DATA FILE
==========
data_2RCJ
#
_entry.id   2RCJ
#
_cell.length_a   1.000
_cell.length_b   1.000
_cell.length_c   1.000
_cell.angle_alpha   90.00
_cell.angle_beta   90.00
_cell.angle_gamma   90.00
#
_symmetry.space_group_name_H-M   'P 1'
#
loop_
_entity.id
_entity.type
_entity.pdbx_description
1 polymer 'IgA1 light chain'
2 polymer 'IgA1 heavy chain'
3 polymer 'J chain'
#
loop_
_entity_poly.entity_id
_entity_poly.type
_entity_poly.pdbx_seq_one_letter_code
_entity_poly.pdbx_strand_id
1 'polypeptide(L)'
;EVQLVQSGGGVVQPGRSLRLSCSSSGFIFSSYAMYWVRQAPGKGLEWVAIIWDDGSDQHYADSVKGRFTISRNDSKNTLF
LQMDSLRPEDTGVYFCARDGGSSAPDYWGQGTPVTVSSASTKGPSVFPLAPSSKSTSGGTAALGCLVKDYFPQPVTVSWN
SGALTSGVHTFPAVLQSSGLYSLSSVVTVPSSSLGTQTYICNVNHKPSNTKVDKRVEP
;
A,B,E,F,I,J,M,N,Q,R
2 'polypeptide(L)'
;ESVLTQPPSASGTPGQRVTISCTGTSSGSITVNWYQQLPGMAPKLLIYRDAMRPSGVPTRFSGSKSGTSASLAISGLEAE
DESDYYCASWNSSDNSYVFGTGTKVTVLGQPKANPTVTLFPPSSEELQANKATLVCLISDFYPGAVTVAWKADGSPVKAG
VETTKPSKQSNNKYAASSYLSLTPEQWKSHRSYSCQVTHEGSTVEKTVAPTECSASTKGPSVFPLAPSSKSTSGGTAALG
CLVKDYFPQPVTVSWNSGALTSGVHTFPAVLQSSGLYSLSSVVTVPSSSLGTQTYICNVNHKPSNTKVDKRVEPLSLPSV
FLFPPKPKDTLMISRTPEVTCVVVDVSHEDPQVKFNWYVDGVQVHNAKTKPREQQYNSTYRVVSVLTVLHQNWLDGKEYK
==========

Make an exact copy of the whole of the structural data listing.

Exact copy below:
data_2RCJ
#
_entry.id   2RCJ
#
_cell.length_a   1.000
_cell.length_b   1.000
_cell.length_c   1.000
_cell.angle_alpha   90.00
_cell.angle_beta   90.00
_cell.angle_gamma   90.00
#
_symmetry.space_group_name_H-M   'P 1'
#
loop_
_entity.id
_entity.type
_entity.pdbx_description
1 polymer 'IgA1 light chain'
2 polymer 'IgA1 heavy chain'
3 polymer 'J chain'
#
loop_
_entity_poly.entity_id
_entity_poly.type
_entity_poly.pdbx_seq_one_letter_code
_entity_poly.pdbx_strand_id
1 'polypeptide(L)'
;EVQLVQSGGGVVQPGRSLRLSCSSSGFIFSSYAMYWVRQAPGKGLEWVAIIWDDGSDQHYADSVKGRFTISRNDSKNTLF
LQMDSLRPEDTGVYFCARDGGSSAPDYWGQGTPVTVSSASTKGPSVFPLAPSSKSTSGGTAALGCLVKDYFPQPVTVSWN
SGALTSGVHTFPAVLQSSGLYSLSSVVTVPSSSLGTQTYICNVNHKPSNTKVDKRVEP
;
A,B,E,F,I,J,M,N,Q,R
2 'polypeptide(L)'
;ESVLTQPPSASGTPGQRVTISCTGTSSGSITVNWYQQLPGMAPKLLIYRDAMRPSGVPTRFSGSKSGTSASLAISGLEAE
DESDYYCASWNSSDNSYVFGTGTKVTVLGQPKANPTVTLFPPSSEELQANKATLVCLISDFYPGAVTVAWKADGSPVKAG
VETTKPSKQSNNKYAASSYLSLTPEQWKSHRSYSCQVTHEGSTVEKTVAPTECSASTKGPSVFPLAPSSKSTSGGTAALG
CLVKDYFPQPVTVSWNSGALTSGVHTFPAVLQSSGLYSLSSVVTVPSSSLGTQTYICNVNHKPSNTKVDKRVEPLSLPSV
FLFPPKPKDTLMISRTPEVTCVVVDVSHEDPQVKFNWYVDGVQVHNAKTKPREQQYNSTYRVVSVLTVLHQNWLDGKEYK